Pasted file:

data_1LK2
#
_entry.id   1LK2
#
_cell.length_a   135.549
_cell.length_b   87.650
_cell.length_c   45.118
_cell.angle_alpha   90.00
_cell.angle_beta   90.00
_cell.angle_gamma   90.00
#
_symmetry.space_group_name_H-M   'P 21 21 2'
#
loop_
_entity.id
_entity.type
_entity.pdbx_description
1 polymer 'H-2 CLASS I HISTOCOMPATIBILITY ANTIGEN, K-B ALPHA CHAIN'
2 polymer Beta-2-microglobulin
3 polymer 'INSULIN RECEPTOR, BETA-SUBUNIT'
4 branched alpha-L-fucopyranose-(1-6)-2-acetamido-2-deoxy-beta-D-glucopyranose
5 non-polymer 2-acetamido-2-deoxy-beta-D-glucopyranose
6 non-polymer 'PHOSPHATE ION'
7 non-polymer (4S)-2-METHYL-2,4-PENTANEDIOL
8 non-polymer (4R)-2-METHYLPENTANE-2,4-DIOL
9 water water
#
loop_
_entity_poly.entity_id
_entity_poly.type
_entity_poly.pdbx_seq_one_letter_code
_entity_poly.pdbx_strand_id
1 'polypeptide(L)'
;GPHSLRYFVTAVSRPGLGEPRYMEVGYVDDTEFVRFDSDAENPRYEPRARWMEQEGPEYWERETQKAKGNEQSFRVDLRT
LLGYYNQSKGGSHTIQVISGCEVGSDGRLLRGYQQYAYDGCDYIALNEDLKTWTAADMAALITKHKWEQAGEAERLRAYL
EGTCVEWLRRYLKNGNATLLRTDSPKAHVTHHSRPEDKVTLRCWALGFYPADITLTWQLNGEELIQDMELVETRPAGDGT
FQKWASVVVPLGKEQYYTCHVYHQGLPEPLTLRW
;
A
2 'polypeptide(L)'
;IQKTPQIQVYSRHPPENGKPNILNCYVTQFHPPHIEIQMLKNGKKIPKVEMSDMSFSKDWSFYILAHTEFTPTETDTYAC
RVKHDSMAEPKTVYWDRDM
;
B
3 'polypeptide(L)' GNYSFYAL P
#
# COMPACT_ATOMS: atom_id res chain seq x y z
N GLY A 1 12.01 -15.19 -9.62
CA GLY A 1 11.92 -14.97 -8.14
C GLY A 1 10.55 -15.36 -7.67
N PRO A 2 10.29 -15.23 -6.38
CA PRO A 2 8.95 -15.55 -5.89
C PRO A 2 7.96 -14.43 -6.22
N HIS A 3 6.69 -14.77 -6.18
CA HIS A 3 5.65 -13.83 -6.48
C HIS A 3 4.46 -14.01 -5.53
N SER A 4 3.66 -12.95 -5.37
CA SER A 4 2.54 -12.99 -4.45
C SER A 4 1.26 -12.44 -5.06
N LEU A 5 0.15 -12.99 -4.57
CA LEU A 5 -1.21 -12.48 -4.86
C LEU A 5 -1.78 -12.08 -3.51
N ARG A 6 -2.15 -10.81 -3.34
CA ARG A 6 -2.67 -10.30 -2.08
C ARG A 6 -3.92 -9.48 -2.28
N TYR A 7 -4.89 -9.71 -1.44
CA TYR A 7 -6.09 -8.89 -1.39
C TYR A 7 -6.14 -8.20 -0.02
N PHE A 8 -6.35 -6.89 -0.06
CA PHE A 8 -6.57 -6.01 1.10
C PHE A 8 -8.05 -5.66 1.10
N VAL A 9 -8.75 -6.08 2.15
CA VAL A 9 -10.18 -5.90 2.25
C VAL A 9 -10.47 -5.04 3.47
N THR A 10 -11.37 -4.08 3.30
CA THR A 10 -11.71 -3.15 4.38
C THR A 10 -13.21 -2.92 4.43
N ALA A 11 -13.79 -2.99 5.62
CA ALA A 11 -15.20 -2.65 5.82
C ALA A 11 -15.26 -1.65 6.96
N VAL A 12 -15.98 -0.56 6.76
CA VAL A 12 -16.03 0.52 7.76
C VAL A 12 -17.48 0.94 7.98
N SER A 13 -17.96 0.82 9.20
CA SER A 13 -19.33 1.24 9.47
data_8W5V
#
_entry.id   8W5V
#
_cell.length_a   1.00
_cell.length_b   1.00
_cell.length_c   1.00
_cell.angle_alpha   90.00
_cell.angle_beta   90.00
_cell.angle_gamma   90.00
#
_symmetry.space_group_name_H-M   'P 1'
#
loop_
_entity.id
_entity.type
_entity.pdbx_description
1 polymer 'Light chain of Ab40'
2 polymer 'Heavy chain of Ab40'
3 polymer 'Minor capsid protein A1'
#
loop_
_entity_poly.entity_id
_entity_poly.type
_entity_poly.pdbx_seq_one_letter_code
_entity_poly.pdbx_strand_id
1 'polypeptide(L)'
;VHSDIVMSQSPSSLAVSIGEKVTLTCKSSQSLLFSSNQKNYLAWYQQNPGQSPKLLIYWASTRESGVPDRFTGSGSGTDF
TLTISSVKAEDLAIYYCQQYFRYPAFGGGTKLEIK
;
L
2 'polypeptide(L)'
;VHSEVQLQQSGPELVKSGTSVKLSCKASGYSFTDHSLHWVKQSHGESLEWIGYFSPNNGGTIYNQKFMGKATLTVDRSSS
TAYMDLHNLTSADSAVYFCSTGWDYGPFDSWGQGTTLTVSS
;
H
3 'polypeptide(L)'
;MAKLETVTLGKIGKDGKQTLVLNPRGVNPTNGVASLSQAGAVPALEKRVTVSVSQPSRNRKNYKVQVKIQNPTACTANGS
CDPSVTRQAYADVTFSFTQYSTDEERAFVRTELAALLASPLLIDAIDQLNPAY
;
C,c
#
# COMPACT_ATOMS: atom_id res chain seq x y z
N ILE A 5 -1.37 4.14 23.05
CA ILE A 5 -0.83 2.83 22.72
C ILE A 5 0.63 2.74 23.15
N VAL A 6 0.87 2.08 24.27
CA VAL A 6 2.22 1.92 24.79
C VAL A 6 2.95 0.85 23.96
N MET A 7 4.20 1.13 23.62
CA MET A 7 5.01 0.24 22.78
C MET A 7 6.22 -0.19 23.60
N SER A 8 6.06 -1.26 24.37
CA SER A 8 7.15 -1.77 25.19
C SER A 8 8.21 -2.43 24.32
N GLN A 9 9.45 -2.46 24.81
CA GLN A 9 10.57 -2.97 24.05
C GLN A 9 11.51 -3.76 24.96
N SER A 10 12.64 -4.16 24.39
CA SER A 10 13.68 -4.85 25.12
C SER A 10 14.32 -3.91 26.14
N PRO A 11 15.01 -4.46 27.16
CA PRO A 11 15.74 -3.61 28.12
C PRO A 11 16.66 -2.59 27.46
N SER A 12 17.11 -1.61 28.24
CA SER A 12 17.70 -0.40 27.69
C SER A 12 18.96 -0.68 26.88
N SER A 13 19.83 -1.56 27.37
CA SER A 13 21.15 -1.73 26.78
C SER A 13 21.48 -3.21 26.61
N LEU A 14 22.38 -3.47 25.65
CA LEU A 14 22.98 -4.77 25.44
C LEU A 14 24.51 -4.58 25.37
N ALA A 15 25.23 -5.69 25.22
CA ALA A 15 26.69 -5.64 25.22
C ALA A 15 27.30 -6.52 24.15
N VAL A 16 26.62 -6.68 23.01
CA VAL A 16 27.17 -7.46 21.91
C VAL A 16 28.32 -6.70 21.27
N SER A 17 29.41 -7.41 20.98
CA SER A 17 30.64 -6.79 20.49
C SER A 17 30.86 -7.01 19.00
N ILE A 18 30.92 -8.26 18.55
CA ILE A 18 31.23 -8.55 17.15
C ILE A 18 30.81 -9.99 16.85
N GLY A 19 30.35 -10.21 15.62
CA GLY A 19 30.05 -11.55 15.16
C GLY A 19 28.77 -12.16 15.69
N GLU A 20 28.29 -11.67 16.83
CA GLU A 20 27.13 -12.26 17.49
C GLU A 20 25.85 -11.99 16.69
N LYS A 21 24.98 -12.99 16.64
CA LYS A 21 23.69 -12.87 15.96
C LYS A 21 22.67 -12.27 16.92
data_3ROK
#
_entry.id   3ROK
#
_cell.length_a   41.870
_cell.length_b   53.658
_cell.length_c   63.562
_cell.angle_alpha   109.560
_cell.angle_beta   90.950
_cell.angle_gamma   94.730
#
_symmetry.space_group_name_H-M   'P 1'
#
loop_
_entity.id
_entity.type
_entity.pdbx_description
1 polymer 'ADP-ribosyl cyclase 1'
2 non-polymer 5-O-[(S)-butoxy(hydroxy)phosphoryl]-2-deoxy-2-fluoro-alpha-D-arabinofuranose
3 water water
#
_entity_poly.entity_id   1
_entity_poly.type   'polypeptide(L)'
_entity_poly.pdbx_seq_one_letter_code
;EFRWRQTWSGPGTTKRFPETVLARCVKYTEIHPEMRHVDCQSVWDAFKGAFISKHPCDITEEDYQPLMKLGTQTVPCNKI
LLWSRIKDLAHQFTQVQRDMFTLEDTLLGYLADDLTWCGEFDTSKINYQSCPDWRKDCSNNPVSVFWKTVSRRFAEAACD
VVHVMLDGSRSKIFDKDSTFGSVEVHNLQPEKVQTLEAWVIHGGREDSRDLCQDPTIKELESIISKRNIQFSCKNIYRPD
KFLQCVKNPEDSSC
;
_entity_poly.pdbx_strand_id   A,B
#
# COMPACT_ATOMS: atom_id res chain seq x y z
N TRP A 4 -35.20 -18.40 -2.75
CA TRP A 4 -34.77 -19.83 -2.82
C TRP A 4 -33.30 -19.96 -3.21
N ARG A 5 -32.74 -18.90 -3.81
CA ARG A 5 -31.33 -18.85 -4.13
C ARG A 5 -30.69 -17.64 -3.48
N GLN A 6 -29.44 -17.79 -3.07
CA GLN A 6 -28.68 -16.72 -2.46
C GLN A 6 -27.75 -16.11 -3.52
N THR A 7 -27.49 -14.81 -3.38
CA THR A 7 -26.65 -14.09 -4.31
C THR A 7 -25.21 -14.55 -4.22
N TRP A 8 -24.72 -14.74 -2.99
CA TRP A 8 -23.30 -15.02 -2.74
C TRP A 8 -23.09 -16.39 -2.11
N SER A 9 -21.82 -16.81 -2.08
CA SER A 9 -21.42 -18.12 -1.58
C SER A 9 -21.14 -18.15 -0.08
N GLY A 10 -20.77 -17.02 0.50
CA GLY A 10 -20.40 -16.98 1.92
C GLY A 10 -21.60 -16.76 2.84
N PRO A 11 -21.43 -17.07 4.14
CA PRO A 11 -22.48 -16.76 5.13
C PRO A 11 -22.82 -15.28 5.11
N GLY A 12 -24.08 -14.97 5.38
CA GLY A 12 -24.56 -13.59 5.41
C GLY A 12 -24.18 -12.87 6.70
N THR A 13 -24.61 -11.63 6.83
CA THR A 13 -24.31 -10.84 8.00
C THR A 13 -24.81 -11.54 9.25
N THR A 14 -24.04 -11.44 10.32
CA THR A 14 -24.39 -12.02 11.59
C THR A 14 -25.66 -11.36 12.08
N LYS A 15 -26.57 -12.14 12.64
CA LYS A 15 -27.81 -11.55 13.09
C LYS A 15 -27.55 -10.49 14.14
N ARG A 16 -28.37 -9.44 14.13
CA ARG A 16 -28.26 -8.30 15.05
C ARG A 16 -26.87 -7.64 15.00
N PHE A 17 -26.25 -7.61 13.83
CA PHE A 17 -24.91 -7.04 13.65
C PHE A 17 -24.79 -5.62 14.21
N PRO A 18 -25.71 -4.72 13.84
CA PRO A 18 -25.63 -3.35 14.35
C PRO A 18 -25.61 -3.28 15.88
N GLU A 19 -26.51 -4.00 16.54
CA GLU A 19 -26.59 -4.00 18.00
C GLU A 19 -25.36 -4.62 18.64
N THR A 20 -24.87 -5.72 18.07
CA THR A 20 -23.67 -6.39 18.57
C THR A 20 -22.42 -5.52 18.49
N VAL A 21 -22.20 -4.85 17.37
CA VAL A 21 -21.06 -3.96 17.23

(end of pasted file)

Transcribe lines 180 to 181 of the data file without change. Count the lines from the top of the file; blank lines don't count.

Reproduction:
data_3ROK
#